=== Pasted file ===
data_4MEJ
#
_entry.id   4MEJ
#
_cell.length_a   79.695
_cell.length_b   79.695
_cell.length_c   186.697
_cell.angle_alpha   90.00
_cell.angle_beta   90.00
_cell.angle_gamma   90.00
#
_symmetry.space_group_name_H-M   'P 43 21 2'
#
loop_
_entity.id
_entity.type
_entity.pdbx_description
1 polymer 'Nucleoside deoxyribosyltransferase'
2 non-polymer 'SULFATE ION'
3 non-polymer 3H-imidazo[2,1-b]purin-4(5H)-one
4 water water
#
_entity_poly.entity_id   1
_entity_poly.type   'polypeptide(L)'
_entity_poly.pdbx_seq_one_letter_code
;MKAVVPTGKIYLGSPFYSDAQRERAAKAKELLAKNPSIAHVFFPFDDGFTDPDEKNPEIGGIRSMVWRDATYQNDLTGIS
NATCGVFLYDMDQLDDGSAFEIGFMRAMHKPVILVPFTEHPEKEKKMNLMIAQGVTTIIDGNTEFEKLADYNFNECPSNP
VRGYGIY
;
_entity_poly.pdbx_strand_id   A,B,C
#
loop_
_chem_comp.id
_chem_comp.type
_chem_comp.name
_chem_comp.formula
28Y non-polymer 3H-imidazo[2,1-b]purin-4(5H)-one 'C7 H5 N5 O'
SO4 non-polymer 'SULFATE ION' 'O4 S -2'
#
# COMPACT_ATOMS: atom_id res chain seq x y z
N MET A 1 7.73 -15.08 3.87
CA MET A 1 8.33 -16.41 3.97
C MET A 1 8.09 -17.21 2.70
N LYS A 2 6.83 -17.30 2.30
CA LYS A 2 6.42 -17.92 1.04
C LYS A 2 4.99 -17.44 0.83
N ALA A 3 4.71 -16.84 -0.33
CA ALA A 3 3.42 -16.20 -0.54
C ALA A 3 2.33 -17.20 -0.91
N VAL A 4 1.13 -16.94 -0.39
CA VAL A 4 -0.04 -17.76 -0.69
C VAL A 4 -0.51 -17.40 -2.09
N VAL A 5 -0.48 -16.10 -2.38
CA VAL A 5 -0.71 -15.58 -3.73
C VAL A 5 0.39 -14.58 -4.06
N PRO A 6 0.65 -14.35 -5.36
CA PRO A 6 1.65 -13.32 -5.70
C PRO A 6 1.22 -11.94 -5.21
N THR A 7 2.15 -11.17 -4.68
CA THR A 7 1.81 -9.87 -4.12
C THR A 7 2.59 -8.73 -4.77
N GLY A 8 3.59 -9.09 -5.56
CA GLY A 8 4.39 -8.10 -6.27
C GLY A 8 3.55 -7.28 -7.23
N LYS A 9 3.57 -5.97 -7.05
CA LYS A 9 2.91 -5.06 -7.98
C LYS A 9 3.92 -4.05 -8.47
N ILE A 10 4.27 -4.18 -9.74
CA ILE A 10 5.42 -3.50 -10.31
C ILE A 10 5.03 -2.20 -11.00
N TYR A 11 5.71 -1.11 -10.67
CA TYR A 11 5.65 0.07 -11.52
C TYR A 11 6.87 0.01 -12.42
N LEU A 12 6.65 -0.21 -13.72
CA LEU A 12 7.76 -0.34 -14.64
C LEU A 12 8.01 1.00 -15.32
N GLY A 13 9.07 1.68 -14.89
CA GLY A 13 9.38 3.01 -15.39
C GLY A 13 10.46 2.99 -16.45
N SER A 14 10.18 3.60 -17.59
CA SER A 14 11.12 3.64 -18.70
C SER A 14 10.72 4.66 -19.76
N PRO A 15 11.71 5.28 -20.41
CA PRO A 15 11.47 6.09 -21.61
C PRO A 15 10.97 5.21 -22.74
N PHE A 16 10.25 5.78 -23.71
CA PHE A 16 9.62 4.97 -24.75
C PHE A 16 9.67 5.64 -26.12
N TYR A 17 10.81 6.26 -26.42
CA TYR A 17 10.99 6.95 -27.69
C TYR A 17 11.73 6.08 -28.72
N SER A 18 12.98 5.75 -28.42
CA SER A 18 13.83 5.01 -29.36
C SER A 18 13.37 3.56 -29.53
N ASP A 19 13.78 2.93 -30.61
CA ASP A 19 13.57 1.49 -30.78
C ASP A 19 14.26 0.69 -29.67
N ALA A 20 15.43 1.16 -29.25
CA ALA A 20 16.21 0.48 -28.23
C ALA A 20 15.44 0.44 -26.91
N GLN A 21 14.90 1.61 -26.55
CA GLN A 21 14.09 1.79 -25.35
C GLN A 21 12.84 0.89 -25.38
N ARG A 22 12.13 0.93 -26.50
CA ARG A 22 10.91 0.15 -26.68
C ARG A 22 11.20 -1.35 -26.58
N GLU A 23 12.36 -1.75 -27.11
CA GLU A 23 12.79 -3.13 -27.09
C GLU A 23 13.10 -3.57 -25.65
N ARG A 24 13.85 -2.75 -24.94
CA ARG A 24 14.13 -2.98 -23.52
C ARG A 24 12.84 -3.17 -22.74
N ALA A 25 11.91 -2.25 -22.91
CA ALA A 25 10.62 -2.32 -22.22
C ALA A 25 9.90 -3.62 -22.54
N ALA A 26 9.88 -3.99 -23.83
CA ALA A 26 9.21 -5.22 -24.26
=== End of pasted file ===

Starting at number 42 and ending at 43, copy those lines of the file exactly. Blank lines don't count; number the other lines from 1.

CA MET A 1 8.33 -16.41 3.97
C MET A 1 8.09 -17.21 2.70